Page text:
Amsterdam Schiphol airport has extended passenger capacity restrictions through to October, as it seeks to overcome the staffing challenges that have disrupted operations at the KLM hub.

The extension of the cap comes as the airport acknowledges “virtually all parties at the airport are [still] understaffed” – a situation that has caused long queues, delays, flight cancellations and baggage restrictions so far this summer. 

For September, Schiphol said on 2 August, the cap will be 67,500 passenger departures per day, rising to 69,500 in October. In June, it set a cap of 67,500 for July, rising to 72,500 in August.


Source: oliverdelahaye/

Caps will now remain in place through to October

Schiphol notes that based on current projections, “in and around the two weeks of the autumn holidays, the expectation is that there will be an average of 3,500 too many local departing passengers”, meaning existing passenger bookings may be affected. The independent slot co-ordinator “will consult with all airlines to ensure that the number of passengers is appropriate in relation to the security capacity”, the airport states.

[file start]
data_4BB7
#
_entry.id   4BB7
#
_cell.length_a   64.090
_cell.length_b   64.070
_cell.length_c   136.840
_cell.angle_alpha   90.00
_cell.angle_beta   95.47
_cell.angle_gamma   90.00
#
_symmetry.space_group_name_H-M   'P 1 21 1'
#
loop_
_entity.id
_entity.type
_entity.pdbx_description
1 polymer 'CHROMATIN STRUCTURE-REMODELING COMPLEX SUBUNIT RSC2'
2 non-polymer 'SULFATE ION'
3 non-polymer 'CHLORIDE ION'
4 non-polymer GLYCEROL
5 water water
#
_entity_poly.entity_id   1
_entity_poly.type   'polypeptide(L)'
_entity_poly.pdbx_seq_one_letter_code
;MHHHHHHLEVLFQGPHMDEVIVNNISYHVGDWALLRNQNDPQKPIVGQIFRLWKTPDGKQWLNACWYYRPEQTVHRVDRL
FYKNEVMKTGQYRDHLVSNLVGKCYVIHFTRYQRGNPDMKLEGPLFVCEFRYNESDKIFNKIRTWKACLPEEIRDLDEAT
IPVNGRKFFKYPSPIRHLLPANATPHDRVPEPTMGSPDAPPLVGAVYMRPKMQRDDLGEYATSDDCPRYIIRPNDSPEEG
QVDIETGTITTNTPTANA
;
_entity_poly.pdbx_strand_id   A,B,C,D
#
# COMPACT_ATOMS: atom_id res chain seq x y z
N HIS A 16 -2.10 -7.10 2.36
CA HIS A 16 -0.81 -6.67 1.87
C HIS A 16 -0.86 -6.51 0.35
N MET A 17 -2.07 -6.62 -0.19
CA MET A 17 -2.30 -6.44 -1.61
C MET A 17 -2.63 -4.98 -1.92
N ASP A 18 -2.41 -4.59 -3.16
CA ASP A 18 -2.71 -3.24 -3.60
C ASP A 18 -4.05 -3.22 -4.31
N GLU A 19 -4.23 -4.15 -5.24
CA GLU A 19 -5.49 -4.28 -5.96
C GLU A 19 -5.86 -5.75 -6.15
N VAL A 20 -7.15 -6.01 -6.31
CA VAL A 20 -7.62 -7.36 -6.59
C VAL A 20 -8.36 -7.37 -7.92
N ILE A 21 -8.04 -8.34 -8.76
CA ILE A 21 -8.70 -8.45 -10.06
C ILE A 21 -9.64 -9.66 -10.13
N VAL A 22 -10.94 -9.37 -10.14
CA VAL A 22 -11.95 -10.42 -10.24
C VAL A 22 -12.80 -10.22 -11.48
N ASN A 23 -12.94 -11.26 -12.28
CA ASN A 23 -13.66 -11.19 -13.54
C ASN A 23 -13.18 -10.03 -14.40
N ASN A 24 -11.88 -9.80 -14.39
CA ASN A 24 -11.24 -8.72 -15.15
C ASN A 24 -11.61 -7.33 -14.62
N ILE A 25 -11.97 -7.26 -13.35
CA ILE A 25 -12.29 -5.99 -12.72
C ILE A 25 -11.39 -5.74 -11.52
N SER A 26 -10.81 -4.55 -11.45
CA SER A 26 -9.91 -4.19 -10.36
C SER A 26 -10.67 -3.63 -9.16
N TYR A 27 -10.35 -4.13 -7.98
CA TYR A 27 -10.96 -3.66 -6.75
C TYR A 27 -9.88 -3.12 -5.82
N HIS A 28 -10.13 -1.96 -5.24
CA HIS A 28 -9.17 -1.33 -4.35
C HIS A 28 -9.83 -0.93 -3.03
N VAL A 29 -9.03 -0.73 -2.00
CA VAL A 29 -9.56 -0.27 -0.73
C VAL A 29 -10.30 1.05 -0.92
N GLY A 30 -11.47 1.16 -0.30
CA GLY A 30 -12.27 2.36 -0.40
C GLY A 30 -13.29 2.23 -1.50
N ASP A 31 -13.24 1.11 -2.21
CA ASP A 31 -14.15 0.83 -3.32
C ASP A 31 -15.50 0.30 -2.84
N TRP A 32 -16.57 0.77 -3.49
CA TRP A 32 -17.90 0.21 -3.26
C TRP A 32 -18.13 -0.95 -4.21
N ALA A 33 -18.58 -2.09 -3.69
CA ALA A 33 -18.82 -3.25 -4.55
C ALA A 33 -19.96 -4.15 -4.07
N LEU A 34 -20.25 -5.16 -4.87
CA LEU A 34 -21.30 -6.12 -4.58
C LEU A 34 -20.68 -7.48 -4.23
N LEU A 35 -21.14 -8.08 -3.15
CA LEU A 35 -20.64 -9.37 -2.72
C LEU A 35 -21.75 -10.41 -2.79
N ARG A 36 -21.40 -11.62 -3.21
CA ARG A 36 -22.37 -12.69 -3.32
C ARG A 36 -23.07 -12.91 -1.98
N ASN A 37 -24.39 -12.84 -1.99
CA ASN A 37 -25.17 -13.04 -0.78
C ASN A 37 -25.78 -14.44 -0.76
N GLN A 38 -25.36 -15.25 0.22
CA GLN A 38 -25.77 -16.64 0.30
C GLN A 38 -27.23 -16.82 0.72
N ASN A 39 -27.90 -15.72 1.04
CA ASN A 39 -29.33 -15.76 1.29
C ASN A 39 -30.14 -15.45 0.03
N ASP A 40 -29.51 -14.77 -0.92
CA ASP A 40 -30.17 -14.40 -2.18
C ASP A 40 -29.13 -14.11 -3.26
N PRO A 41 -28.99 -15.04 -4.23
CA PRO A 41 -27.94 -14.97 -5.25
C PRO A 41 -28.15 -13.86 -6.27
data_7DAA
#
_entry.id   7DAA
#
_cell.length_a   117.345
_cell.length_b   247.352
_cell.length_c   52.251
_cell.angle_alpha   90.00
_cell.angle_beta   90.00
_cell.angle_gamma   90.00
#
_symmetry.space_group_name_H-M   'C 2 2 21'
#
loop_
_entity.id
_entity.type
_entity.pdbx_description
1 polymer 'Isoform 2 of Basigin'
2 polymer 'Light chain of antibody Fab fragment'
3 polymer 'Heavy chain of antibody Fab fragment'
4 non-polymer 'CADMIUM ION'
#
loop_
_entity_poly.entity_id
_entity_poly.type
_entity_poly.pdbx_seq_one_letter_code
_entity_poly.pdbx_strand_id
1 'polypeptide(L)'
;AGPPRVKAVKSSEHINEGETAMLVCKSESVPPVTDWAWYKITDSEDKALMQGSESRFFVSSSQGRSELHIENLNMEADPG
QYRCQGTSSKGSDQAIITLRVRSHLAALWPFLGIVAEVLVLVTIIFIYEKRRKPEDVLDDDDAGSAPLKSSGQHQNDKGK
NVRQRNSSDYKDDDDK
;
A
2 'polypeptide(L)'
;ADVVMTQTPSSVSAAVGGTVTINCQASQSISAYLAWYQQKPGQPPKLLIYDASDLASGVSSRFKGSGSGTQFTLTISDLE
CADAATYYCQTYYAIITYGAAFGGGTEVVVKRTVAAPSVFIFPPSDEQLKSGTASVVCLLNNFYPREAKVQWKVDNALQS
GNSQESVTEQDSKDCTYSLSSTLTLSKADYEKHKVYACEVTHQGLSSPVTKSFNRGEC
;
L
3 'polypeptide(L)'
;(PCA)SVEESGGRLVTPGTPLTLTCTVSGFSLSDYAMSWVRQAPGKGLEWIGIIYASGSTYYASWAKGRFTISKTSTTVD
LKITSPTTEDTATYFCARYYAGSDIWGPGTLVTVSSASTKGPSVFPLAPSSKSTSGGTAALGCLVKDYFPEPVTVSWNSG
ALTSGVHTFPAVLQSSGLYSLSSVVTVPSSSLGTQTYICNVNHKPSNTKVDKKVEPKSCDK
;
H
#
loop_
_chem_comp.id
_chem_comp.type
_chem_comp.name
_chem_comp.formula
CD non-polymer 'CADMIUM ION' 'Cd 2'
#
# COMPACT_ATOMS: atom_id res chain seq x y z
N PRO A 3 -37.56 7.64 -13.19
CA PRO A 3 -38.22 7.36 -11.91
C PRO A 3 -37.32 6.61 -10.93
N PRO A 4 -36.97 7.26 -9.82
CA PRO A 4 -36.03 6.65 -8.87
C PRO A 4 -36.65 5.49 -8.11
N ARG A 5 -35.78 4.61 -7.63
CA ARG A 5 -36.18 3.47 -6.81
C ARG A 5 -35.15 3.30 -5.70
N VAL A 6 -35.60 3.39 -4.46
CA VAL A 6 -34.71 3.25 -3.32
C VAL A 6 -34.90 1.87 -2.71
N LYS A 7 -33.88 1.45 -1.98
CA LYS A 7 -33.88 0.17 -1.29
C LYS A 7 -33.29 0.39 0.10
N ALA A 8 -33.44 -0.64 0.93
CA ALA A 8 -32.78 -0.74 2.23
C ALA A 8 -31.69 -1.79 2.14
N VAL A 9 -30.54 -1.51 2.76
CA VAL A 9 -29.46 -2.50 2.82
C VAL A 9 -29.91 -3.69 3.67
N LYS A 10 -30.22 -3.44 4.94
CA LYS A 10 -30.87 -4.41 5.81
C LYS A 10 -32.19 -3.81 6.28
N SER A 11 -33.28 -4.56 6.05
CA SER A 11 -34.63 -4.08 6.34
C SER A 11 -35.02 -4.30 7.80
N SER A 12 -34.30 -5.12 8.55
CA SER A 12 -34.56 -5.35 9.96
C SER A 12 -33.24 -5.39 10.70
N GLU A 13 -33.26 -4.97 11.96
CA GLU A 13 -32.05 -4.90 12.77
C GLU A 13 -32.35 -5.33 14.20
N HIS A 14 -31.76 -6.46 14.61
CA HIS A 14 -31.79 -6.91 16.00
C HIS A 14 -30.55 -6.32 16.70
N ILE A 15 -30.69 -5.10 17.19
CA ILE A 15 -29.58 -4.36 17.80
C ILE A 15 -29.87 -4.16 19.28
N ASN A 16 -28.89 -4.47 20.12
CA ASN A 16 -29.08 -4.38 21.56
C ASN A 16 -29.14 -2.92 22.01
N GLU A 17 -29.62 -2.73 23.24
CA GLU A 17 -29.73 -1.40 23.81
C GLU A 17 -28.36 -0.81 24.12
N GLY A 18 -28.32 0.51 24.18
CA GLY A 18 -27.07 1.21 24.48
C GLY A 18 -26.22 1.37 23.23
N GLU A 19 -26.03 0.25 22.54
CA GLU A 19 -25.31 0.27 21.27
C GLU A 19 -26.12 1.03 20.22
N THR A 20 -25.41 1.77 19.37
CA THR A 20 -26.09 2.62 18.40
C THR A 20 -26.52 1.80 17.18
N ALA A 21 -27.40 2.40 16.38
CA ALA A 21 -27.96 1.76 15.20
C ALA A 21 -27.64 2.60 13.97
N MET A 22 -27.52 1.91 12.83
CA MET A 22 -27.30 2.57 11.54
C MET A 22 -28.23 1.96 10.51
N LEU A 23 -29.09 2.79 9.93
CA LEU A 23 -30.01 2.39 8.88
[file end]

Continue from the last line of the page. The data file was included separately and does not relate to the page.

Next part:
The fall in the cap going into September reflects the seasonal effect that comes with the weather turning colder, Schiphol explains. Travellers tend to “use more bins at security control after the summer because they wear more clothes”, it says, meaning it takes longer to perform required security checks.

While the airport says the number of security personnel available to it continues to increase, it does not comment on when it expects the operational disruption to be overcome. In part, that is because airports are not directly responsible for all of the points in the travel chain that are experiencing staffing shortages. Icelandair, for example, said in July that it was flying two baggage handlers – which tend to be the responsibility of airlines – on its Schiphol services in an attempt to overcome the lack of workers at the Dutch hub.

Air France-KLM chief executive Ben Smith said on 29 July that he sees some of the operational disruption in airline markets as a years-long issue, amid a lack of near-term fixes.